The 10 millimeters worker. Pachycondyla havilandi has really tiny rudimentary eyes. There are possibly several look alike species of around the same size (TL varying from 9 to 11 mm) that looks very similar.
pachycondyla havilandi ant worker
A worker of Pachycondyla havilandi.

Pachycondyla havilandi worker with larva
Pachycondyla havilandi workers with larvae. Pachycondyla havilandi are among what I called the fat species.

Pachycondyla Sp2.
A worker of a small Pachycondyla species. This is a much smaller species at 6 mm. It is around half the size of the Pachycondyla havilandi.

 Pachycondyla sp3.
Here is an even smaller species. An alate gyne (5mm) and worker (4.8mm). A drop of 1.2 mm in size may not seem much but in this case the 6 mm species is 25% larger than the 4.8mm species.
Workers of one of the smallest Pachondyla species. Pachycondyla are monomorphic.

Similar to Odontomachus, Odontoponera and Diacamma, Pachycondyla's male or drone looks like wasp. Their antennae are "without" the characteristic elbow.

Pachycondyla sp4.
A sleek and polished Pachycondyla species. This species of Pachycondyla  at 9 mm looks very similar to Pachycondyla rubra at 6 to 7 mm (and brown).

Pachycondyla sp5.

This species resembles the previous species but is only a fraction of its size at slightly over 3 mm.

Workers of a polish and sleek looking species of Pachycondyla.

 Pachycondyla sp6.
Another small Pachycondyla species.
 This species is unique in that the gaster color is different from the body main. It could be an anomaly, possibly infection.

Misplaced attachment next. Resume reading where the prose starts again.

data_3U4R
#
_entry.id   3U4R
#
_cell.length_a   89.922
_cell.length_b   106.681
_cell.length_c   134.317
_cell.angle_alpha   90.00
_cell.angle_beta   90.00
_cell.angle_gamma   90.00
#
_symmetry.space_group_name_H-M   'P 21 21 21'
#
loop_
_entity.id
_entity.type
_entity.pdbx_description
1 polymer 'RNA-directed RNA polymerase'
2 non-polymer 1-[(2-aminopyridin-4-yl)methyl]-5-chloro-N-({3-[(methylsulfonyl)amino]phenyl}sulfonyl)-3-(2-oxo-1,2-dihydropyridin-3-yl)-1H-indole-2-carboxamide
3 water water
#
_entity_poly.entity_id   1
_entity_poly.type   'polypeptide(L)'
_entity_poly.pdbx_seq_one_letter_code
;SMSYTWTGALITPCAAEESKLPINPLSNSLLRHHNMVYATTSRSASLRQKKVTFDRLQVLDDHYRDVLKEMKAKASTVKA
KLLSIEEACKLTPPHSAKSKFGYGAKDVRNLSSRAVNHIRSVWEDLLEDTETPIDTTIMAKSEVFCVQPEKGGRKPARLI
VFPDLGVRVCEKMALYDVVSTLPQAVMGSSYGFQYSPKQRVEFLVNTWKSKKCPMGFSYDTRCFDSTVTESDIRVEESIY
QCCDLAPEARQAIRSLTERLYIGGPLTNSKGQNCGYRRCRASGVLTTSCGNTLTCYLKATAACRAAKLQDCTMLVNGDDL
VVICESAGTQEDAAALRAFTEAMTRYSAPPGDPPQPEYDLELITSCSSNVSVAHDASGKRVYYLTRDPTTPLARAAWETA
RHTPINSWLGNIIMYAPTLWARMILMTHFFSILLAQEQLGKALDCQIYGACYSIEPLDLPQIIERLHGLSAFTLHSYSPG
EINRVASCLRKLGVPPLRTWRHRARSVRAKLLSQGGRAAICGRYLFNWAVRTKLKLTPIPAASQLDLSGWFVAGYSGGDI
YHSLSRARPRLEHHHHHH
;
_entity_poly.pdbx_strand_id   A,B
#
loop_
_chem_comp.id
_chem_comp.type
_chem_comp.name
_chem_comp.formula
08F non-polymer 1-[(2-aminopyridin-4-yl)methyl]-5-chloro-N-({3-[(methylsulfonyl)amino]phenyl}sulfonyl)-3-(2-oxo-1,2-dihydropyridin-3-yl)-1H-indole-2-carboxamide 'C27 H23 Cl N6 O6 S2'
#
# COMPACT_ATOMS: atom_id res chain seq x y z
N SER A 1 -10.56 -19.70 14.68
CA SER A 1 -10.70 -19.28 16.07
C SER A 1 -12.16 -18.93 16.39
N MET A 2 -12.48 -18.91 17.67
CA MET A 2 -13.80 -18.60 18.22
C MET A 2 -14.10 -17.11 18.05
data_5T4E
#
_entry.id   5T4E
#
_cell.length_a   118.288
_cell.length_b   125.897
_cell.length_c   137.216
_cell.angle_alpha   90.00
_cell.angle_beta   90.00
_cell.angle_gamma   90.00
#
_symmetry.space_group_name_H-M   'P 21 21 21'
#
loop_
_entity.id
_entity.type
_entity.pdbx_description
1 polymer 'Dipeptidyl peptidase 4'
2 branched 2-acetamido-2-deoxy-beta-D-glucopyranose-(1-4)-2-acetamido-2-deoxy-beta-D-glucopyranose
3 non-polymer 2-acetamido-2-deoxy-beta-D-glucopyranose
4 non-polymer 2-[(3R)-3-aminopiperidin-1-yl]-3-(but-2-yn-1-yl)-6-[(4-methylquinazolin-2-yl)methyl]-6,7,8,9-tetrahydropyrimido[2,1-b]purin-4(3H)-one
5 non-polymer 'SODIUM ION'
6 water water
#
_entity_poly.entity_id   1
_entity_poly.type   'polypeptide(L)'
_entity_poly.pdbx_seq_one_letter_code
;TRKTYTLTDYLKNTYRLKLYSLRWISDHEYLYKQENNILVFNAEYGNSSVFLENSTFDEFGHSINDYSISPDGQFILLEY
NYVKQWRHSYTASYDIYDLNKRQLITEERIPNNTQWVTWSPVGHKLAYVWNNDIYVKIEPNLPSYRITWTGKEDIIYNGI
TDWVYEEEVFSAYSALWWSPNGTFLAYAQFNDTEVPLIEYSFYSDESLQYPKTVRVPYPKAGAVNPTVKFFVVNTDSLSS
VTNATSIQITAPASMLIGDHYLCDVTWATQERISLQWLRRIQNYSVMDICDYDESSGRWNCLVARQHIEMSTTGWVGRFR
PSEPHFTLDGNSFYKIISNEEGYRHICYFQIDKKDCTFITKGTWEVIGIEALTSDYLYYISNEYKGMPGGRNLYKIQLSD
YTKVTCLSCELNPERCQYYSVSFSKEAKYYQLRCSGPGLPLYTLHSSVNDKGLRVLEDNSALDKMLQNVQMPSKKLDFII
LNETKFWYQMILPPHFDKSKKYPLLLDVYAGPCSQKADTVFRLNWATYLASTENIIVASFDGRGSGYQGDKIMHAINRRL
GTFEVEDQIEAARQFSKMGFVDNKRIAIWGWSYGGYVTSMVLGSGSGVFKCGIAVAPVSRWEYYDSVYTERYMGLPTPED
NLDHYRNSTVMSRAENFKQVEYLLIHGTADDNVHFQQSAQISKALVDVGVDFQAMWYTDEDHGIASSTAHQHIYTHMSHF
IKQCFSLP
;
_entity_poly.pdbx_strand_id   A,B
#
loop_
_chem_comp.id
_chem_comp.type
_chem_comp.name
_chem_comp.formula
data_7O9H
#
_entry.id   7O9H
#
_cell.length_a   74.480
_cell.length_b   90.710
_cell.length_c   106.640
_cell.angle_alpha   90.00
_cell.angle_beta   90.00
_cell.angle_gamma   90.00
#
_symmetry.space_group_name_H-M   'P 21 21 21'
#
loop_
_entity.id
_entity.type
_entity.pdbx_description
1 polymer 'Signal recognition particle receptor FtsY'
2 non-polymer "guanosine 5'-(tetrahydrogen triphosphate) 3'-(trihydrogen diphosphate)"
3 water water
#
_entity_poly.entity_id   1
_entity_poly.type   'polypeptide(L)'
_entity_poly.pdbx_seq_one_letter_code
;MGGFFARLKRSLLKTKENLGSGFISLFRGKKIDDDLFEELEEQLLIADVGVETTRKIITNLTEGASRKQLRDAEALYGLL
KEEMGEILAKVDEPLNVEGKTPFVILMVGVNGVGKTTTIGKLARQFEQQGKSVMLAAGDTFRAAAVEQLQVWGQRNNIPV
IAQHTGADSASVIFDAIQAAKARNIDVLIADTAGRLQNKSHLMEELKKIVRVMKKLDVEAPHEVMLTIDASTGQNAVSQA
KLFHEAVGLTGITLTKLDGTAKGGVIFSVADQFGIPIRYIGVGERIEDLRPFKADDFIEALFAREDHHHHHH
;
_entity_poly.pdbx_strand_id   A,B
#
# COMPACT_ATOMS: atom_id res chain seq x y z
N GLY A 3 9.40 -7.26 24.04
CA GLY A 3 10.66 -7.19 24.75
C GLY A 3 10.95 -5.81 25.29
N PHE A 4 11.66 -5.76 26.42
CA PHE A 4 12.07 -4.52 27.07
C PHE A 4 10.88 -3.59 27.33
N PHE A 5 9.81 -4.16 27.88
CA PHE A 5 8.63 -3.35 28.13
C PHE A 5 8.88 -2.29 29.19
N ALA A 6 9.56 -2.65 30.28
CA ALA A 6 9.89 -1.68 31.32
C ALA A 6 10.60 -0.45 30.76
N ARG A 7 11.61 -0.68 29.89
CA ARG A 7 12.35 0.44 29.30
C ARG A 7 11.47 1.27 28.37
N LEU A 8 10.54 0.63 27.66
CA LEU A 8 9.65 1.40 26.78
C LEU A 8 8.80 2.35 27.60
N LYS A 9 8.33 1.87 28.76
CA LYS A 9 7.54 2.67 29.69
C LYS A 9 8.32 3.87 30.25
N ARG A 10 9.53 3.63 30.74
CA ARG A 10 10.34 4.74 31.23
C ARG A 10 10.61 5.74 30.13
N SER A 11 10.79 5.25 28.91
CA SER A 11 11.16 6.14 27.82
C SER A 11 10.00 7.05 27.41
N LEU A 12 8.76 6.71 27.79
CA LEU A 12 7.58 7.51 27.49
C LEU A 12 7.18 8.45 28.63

Pachycondyla sp14
A large species with workers measuring over 17 millimeters. This species is almost identical to Pachycondyla tridentata except for a slight size different of around 2 millimeters. Also the petiole of Pachycondyla tridentata is more prominent both broader and higher and having three tiny spines.

Another large species with workers measuring 14 millimeters. This species is a Pachycondyla sstuta look alike but is significantly larger.

Pachycondyla sp13

This species resembles Pachycondyla tridentata but at around 12 millimeters is smaller.

Pachycondyla amblyops, a Pachycondyla species that look like a cross between Pachycondyla and Leptogenys. This species the workers only have rudimentary eyes. This mid size ant hunts both alone and in packs.

Pachycondyla amblyops, a Pachycondyla species that look like a cross between Pachycondyla and Leptogenys.

Measuring around 8 millimeters this monomorphic ant is as effective a solitary hunter as Diacamma and Odontoponera.
Pachycondyla amblyops

Pachycondyla astuta worker.

 Pachycondyla astuta worker.

See also:

(no rank)              Root 1
(no rank)              Cellular organism 131567
Superkingdom:     Eukaryota 2759
(no rank)              Opisthokonta 33154
Kingdom:             Metazoa 33208
(no rank)              Eumetazoa 6072
(no rank)              Bilateria 33213
(no rank)              Coelomata 33316
(no rank)              Protosomia 33317
(no rank)              Panarthropoda 88770
Phylum:                Arthropoda 6656
(no rank)              Mandibulata 197563
(no rank)              Pancrustacea 197562
Superclass:          Hexapoda 6960
Class:                   Insecta 50557
(no rank)              Dicondylia 85512
(no rank)              Pterygota 7496
Subclass:             Neoptera 33340
Infraclass:            Endopterygota 33392
Order:                  Hymenoptera 7399
(no rank)              Apocrita 7400
Suborder:             Aculeata 7434
Superfamily:        Vespoidea 34725
Family:                Formicidae 36668
Subfamily:           Ponerinae 43085
Tribe:                   Ponerini 141711
Genus:                  Pachycondyla 118887
Species:               amblyops 613574
                             havilandi 613670
                             astuta 379585

Last Updated: 2018 03 07
First Posted: 2011 01 11
© 2011 – 2018 Quah. All rights reserved.